Cappie Pondexter — WNBA Baller Is Ready For Business

June 21, 2010  |  

There’s more to New York professional basketball than the possibility of LeBron James joining the Knicks… There’s the guarantee of Cappie Pondexter, the new star guard for the New York Liberty.

With only five years in the WNBA–Cappie, 27, who was recently traded from the Phoenix Mercury– is a Rutgers University alum (2006 Big East Player of the Year), a three-time WNBA All-Star, two-time WNBA Champion, a Finals MVP and an Olympic champion. You didn’t know?

Madame Noire caught up with the new New Yorker and we got to chat about playing at the Garden, her successful side-gig–a Madame has to plan for the future–and how the WNBA still has a way to go…

Now you know.

 

Madame Noire: How has the transition been from Phoenix to New York City?

I’ve only been here for a month, because I just got back from playing in Russia. Because the WNBA season is only for four-months, I have to hustle. Playing in Europe is great because the crowds are really into it, there’s always a sold-out arena. But as far as this city, I’m happy to be here and ready to win a championship. It’s been a rocky transition, not in a bad way, but I guess when you’re comfortable in a certain place for so long, you have to take some time to adjust. It’s not a bad thing at all, I welcome the challenge.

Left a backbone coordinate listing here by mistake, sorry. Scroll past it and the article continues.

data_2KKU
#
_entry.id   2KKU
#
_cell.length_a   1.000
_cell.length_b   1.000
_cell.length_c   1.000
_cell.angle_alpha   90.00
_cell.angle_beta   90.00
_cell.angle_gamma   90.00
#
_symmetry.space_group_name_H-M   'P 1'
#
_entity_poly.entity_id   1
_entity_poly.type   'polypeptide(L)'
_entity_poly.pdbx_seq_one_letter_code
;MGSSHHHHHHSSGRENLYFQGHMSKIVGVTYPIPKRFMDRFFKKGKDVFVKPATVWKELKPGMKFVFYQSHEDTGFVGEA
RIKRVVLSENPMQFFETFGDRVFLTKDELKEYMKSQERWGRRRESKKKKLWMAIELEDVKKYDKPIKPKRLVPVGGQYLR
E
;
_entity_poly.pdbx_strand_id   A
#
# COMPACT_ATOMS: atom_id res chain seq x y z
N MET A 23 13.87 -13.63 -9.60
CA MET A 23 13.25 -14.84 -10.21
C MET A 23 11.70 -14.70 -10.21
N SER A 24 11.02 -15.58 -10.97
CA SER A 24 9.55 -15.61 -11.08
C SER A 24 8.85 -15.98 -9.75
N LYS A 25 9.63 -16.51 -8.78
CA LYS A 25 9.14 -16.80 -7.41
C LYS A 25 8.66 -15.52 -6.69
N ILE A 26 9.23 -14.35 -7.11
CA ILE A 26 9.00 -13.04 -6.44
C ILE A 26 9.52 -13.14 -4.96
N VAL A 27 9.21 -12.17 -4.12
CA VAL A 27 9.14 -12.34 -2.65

MN: How is playing in the Garden? Does it feel like home yet?

As a kid, I always watched games at the Garden and dreamed of playing there. So now, even when I walk into the arena, into the locker room, I am overwhelmed.

MN: I’ve attended NBA and WNBA games and they have a very different vibe as far as being a spectator. Do you notice that same difference on the court?

A lot of people come to the games and always say that the vibe [at WNBA games] is totally different than the NBA. They say that it’s more of a fun and welcoming environment. We can’t jump as high as the guys, or do some of the things they do–purely based on physics –but we play the game.

To me, that says a great thing about the WNBA, we actually play the game and are more fundamental. It just shows the hard work that we have to put in. When you have people that realize that, it’s a great feeling.

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